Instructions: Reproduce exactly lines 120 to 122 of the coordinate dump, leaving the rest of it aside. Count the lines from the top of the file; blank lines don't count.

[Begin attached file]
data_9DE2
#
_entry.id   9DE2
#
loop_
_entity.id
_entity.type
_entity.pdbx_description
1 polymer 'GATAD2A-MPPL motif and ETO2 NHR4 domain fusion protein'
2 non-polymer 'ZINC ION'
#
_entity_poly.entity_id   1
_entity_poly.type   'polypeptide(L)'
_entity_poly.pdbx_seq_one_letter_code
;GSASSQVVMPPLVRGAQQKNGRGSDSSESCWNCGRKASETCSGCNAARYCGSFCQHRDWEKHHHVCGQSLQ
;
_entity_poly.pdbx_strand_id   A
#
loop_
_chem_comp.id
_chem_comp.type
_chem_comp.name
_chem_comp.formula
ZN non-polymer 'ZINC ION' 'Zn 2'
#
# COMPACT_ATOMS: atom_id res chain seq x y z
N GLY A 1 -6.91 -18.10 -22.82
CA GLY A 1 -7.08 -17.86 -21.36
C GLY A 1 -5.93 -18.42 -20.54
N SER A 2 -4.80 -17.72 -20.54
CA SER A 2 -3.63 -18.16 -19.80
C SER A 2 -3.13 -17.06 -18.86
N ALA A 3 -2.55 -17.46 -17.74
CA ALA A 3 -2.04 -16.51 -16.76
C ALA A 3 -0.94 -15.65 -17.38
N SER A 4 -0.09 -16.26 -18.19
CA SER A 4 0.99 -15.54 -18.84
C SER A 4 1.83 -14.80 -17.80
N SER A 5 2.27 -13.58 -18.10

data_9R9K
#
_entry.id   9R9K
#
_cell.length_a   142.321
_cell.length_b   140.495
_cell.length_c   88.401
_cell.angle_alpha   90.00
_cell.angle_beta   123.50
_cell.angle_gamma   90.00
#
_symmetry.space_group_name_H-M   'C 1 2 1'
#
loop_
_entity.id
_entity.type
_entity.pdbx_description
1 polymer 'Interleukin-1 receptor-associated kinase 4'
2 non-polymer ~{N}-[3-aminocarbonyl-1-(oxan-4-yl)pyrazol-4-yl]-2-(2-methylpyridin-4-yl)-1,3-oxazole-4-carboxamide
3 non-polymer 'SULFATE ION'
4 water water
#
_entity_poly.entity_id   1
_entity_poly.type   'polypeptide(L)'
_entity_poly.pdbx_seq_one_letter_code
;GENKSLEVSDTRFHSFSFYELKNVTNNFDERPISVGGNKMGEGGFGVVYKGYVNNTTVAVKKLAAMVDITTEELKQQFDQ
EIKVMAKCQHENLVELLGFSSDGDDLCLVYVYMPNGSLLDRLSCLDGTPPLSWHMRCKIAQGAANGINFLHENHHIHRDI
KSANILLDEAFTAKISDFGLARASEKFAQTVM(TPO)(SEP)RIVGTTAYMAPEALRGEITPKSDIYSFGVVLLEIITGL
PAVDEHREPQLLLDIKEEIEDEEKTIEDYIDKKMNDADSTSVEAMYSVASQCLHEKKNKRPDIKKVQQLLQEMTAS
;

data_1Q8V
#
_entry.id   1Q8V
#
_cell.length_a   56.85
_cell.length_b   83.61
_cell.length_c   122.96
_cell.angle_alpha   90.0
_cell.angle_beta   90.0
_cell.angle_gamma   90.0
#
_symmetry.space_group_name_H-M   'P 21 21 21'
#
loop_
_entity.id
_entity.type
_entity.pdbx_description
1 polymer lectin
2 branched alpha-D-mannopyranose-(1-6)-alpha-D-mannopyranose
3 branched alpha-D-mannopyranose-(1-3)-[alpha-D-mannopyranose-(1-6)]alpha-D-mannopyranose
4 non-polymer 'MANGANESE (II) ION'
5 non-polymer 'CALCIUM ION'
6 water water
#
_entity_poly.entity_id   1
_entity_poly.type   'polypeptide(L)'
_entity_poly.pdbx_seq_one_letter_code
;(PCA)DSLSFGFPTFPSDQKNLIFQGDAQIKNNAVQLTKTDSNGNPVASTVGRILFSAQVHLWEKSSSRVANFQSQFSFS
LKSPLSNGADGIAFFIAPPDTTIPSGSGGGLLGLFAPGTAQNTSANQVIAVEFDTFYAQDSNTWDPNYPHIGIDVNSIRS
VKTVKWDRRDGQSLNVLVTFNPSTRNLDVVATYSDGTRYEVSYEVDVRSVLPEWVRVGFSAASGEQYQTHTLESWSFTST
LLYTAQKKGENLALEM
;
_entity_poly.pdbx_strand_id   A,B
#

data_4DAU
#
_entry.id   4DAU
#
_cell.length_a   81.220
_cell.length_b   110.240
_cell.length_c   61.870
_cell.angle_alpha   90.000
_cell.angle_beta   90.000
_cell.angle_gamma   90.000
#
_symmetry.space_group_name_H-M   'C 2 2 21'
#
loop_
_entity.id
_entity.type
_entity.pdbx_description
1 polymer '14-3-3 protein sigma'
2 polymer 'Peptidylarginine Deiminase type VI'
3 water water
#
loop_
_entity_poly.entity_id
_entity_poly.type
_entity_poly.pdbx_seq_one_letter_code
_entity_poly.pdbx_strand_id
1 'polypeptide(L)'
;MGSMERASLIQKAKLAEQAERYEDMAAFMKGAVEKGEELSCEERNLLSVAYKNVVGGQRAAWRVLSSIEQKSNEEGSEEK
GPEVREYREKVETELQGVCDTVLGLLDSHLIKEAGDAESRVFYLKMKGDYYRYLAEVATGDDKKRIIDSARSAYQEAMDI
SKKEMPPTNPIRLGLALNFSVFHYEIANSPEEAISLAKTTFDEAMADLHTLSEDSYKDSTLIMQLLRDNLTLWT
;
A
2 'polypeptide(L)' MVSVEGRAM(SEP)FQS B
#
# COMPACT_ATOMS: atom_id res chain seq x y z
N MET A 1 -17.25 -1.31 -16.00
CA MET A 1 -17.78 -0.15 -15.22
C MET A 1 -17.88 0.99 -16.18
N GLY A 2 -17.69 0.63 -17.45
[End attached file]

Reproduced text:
_entity.pdbx_description
1 polymer '14-3-3 protein sigma'
2 polymer 'Peptidylarginine Deiminase type VI'